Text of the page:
Kinetochore formation involves some SUMO wrestling. Two opposing proteins involved in the SUMO pathway control assembly of the structures, Mukhopadhyay et al. reveal.
Addition of a SUMO molecule can alter a protein's location, stability, and other characteristics. But SUMOylation can also lead to the protein's demise. The enzyme RNF4 targets proteins carrying SUMO chains of a certain length, tagging them with ubiquitin to spur their destruction. Another enzyme, SENP6, spares proteins by shortening SUMO chains. Mukhopadhyay et al. investigated how the balance between SENP6 and RNF4 affects kinetochore assembly.
Mitosis stalled in cells lacking SENP6, and chromosomes often didn't line up properly during metaphase. Those defects also appear in cells that are missing the CENP-H/I/K complex, which helps insert other molecules into the forming kinetochore. When SENP6 was absent, CENP-H and CENP-I vanished from the inner part of the kinetochores. So did other proteins that the CENP-H/I/K complex helps put in place, such as CENP-O.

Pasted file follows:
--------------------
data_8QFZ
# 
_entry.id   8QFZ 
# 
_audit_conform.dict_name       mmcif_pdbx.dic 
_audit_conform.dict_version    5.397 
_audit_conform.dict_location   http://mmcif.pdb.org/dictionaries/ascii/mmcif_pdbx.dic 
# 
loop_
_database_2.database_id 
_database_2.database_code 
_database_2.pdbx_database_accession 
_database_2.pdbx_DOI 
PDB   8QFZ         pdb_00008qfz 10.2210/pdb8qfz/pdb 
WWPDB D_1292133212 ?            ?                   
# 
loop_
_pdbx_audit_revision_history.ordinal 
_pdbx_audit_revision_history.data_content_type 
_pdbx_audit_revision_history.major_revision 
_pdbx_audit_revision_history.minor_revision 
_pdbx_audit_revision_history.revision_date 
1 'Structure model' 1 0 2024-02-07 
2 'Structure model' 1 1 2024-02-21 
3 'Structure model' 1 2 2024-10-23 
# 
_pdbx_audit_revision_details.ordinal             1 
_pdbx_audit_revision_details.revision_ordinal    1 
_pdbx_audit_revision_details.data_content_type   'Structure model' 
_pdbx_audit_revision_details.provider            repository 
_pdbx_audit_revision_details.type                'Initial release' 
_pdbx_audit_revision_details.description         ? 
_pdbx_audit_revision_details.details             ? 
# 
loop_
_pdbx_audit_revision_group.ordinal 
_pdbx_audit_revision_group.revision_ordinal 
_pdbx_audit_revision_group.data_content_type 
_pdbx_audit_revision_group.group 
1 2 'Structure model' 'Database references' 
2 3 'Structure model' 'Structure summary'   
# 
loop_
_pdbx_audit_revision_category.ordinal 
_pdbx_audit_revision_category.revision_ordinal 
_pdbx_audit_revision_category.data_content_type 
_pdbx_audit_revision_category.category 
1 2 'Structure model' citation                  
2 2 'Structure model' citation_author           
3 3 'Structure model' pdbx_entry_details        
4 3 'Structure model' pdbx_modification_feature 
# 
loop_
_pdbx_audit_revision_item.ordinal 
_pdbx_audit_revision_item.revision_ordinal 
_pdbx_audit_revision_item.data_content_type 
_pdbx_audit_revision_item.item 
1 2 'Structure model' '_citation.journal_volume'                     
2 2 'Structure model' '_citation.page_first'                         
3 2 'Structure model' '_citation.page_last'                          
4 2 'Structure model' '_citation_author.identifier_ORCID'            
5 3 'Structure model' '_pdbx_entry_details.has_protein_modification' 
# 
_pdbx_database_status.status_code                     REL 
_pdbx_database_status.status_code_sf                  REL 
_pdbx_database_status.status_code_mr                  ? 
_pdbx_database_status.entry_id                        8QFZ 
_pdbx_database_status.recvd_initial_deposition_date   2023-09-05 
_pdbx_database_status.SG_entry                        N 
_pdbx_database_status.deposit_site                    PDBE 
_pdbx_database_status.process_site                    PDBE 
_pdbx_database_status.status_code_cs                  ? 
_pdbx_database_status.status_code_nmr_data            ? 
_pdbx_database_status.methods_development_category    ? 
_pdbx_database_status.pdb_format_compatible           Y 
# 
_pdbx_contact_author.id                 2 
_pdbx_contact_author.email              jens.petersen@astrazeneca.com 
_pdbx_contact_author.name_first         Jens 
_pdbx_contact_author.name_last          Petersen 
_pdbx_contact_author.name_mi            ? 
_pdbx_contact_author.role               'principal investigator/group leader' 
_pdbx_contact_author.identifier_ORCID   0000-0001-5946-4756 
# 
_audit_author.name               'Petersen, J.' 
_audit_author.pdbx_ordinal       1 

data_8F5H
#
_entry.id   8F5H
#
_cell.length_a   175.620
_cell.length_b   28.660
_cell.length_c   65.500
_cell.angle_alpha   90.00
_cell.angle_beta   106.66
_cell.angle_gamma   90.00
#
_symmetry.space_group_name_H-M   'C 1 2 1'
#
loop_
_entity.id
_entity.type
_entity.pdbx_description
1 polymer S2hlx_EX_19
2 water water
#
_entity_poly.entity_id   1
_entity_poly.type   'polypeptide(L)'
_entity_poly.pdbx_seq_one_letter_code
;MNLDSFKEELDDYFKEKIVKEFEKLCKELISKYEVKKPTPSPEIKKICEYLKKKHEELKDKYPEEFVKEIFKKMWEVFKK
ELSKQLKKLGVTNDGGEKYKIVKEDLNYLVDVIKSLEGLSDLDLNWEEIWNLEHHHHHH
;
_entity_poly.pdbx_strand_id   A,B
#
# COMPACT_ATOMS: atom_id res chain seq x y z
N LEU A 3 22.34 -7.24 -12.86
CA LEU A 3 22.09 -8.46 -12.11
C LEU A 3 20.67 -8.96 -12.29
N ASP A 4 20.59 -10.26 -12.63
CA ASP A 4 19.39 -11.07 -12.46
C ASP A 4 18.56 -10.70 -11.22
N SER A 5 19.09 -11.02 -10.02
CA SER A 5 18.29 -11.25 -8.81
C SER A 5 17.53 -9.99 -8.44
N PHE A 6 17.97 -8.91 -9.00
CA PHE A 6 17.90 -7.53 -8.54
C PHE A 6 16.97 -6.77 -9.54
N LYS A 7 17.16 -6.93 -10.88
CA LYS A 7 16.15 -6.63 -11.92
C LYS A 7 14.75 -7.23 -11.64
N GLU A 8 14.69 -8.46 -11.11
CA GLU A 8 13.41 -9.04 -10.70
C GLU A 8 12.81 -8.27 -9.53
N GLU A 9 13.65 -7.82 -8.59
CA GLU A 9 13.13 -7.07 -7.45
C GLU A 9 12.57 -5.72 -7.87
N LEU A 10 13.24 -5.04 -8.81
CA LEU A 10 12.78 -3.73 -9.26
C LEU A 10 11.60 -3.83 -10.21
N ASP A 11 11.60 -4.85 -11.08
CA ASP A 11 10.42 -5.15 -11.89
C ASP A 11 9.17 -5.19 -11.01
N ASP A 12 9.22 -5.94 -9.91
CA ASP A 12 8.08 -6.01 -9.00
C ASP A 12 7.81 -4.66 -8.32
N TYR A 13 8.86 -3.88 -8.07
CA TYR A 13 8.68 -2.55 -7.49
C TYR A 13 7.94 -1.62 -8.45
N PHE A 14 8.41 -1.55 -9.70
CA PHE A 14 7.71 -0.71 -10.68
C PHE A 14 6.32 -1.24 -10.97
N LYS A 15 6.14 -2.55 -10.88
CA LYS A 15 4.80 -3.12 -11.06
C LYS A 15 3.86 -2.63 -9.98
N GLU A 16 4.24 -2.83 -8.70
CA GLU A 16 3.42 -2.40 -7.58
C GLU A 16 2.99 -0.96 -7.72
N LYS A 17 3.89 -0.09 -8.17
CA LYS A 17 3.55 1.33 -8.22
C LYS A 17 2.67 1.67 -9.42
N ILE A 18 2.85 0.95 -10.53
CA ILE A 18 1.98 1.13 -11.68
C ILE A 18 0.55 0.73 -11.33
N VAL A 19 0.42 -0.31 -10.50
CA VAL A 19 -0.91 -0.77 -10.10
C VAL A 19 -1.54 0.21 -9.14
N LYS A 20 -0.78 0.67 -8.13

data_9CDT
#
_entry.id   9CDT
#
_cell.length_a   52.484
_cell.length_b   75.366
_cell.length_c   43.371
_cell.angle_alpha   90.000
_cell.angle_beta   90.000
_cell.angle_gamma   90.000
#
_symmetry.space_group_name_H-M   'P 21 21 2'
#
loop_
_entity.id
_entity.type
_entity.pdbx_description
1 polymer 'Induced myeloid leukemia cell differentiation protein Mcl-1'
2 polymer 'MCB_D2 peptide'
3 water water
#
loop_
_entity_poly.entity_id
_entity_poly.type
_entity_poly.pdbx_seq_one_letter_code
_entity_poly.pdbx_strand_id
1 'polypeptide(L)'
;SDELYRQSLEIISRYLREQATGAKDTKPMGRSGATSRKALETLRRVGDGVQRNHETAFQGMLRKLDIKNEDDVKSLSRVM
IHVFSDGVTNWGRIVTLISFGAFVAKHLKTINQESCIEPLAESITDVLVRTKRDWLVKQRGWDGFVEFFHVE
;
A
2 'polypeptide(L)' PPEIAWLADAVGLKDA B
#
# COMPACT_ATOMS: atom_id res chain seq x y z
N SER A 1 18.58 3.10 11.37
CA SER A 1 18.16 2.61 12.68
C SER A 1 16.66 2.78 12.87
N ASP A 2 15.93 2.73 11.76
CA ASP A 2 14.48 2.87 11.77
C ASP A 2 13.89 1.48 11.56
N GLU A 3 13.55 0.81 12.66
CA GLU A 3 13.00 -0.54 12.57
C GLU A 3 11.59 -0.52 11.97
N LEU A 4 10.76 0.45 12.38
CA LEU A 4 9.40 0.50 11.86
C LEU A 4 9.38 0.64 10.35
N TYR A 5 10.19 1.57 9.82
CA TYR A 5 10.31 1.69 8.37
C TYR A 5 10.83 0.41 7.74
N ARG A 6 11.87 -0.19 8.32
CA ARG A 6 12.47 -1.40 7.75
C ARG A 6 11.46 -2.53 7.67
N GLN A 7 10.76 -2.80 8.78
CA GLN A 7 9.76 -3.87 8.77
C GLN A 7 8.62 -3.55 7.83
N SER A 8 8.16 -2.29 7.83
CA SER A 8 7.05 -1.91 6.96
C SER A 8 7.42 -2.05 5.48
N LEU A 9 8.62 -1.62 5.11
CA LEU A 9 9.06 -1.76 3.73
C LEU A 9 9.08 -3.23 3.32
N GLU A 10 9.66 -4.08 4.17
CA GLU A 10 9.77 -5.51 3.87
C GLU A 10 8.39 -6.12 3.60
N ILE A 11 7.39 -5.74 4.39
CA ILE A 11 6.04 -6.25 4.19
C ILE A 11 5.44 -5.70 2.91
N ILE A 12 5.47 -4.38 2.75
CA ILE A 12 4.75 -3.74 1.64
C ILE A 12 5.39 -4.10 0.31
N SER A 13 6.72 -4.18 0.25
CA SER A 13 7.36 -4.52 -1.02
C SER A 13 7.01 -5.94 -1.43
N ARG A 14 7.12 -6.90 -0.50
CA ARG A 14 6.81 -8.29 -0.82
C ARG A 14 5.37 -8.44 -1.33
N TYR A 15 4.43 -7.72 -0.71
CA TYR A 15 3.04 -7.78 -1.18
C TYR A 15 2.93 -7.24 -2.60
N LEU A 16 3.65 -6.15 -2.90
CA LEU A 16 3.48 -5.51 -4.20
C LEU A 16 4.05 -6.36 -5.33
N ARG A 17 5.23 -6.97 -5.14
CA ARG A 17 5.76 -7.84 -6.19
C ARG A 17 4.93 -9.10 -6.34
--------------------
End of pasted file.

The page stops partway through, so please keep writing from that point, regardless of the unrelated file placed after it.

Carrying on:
Further experiments suggested that the missing CENP-I had been destroyed. Removing RNF4 or disabling the proteasome, which demolishes ubiquitin-tagged molecules, caused CENP-I levels to return to normal. The overall picture is that SENP6 permits kinetochore assembly by preventing RNF4 from ubiquitinating CENP-I. Why cells adopt this indirect mechanism to control ubiquitination isn't clear. CENP-I might require SUMOylation to do its job, the researchers speculate.